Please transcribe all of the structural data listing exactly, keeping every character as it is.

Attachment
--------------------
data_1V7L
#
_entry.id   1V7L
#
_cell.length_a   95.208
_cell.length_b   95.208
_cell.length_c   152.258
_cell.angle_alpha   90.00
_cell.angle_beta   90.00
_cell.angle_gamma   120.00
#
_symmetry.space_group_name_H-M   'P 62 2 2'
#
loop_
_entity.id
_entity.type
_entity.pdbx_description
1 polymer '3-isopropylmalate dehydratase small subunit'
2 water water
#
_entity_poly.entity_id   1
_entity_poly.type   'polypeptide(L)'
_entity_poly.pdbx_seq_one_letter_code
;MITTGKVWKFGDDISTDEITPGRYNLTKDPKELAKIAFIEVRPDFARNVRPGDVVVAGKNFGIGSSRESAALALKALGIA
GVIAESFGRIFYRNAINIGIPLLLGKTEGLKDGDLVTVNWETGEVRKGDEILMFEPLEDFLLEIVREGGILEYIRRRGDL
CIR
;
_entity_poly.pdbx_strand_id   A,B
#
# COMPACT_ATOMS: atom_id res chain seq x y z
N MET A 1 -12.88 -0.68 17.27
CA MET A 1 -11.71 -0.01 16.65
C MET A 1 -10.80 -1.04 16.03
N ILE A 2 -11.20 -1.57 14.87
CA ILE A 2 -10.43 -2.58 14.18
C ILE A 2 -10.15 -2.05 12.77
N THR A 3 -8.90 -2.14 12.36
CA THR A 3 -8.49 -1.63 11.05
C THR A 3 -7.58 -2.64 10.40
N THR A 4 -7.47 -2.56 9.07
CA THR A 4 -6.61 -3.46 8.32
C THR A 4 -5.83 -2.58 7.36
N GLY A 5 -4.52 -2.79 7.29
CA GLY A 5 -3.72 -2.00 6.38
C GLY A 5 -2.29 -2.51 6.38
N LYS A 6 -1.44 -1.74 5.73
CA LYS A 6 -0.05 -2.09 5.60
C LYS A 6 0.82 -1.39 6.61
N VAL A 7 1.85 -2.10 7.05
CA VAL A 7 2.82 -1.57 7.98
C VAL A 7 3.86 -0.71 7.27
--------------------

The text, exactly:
data_1V7L
#
_entry.id   1V7L
#
_cell.length_a   95.208
_cell.length_b   95.208
_cell.length_c   152.258
_cell.angle_alpha   90.00
_cell.angle_beta   90.00
_cell.angle_gamma   120.00
#
_symmetry.space_group_name_H-M   'P 62 2 2'
#
loop_
_entity.id
_entity.type
_entity.pdbx_description
1 polymer '3-isopropylmalate dehydratase small subunit'
2 water water
#
_entity_poly.entity_id   1
_entity_poly.type   'polypeptide(L)'
_entity_poly.pdbx_seq_one_letter_code
;MITTGKVWKFGDDISTDEITPGRYNLTKDPKELAKIAFIEVRPDFARNVRPGDVVVAGKNFGIGSSRESAALALKALGIA
GVIAESFGRIFYRNAINIGIPLLLGKTEGLKDGDLVTVNWETGEVRKGDEILMFEPLEDFLLEIVREGGILEYIRRRGDL
CIR
;
_entity_poly.pdbx_strand_id   A,B
#
# COMPACT_ATOMS: atom_id res chain seq x y z
N MET A 1 -12.88 -0.68 17.27
CA MET A 1 -11.71 -0.01 16.65
C MET A 1 -10.80 -1.04 16.03
N ILE A 2 -11.20 -1.57 14.87
CA ILE A 2 -10.43 -2.58 14.18
C ILE A 2 -10.15 -2.05 12.77
N THR A 3 -8.90 -2.14 12.36
CA THR A 3 -8.49 -1.63 11.05
C THR A 3 -7.58 -2.64 10.40
N THR A 4 -7.47 -2.56 9.07
CA THR A 4 -6.61 -3.46 8.32
C THR A 4 -5.83 -2.58 7.36
N GLY A 5 -4.52 -2.79 7.29
CA GLY A 5 -3.72 -2.00 6.38
C GLY A 5 -2.29 -2.51 6.38
N LYS A 6 -1.44 -1.74 5.73
CA LYS A 6 -0.05 -2.09 5.60
C LYS A 6 0.82 -1.39 6.61
N VAL A 7 1.85 -2.10 7.05
CA VAL A 7 2.82 -1.57 7.98
C VAL A 7 3.86 -0.71 7.27